“Alitalia is moving towards the sale of assets first to the state and then to Lufthansa,” according to a report in La Repubblica daily.
The Italian airliner filed for bankruptcy in 2017, hurt by competition from budget fliers such as Easy Jet and Ryanair, and is now managed by government administrators.
Previous efforts to find possible partners, including Germany’s Lufthansa and US carrier Delta, have failed.
In May, Italy pledged to relaunch the airline, re-nationalising it and injecting at least three billion euros ($3.6 billion) as part of a broader economic rescue package in the midst of the coronavirus pandemic.
Brussels has been considering whether loans paid by Rome to prop up the loss-making airline represent unfair competition to other carriers.
On Friday, La Stampa newspaper reported that Alitalia head commissioner Giuseppe Leogrande had asked for an additional 150 million euros to keep the airline afloat.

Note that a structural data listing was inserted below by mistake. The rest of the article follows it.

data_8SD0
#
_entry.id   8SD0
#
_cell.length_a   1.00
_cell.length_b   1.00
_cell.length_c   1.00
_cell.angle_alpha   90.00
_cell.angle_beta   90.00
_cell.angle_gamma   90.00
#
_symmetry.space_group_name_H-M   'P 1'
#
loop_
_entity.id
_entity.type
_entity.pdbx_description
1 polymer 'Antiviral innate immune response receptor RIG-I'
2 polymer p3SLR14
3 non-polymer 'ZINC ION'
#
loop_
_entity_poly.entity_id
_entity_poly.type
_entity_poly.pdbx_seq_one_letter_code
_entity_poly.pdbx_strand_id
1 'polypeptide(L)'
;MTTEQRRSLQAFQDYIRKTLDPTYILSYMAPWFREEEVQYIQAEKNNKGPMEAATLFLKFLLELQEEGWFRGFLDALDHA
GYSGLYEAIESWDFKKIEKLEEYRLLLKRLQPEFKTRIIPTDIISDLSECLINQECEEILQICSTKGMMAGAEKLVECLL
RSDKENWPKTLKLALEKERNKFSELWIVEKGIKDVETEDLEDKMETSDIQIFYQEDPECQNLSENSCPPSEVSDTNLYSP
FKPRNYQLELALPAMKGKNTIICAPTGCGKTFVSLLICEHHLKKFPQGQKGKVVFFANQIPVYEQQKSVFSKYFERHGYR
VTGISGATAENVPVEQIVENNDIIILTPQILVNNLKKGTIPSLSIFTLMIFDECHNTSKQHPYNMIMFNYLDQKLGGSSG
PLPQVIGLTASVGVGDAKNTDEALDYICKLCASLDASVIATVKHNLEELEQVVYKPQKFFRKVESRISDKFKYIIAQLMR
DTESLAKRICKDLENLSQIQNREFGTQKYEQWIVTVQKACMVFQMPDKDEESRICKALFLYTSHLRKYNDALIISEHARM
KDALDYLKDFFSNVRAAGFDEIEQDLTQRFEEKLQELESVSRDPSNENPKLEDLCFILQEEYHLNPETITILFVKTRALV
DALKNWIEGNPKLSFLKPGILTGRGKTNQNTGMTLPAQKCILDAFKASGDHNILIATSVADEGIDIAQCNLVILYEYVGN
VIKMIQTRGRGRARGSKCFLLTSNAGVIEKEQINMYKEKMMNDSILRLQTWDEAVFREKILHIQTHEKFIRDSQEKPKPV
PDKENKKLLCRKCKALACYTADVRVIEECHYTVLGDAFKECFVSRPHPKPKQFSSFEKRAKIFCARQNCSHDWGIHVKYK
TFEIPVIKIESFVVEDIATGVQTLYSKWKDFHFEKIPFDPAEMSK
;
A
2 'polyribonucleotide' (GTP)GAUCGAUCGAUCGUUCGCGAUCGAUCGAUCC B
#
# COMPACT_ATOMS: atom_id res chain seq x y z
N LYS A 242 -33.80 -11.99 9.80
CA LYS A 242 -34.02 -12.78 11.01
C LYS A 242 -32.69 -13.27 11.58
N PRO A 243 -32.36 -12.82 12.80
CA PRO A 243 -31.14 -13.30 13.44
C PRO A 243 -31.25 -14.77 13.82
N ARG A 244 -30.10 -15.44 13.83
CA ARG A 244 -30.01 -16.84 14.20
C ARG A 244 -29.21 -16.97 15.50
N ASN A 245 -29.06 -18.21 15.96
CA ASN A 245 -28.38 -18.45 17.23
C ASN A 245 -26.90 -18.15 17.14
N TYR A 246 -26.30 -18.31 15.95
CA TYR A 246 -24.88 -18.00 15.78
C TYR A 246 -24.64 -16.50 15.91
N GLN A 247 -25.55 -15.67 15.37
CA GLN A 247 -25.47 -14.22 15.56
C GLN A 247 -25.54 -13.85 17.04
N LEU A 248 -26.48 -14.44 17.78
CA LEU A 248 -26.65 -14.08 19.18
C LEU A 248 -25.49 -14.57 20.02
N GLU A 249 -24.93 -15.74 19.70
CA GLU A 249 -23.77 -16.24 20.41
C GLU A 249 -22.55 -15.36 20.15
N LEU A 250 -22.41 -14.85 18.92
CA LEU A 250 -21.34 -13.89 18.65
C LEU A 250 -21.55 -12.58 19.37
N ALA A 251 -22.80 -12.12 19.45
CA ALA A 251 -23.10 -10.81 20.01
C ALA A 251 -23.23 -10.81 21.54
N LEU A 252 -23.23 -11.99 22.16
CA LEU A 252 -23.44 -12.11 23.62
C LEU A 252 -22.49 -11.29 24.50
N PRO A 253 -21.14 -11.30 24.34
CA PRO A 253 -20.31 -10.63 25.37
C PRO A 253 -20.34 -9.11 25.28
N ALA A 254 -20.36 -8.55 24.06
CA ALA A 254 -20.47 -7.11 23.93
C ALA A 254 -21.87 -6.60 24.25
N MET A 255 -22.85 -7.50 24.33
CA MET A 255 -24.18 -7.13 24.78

He said he would need the additional funds to pay staff salaries for February, the newspaper reported.
The operation, envisaged by the government led by new Prime Minister Mario Draghi, would take place in three stages, according to La Repubblica.
Alitalia would first pass under the control of Cityliner, its low-cost subsidiary. Italy’s economy ministry then would take control of Cityliner, with its 70 aircraft and about 5,500 employees, after which Lufthansa would enter through a capital increase.
Under such a plan, loans granted by the state to Alitalia would be returned through Cityliner, satisfying the demands of Brussels, La Repubblica wrote.
Alitalia would need to exit, however, from the Sky Team alliance, which includes Air France-KLM and Delta Airlines, both airlines in serious financial difficulties. via Agence France-Presse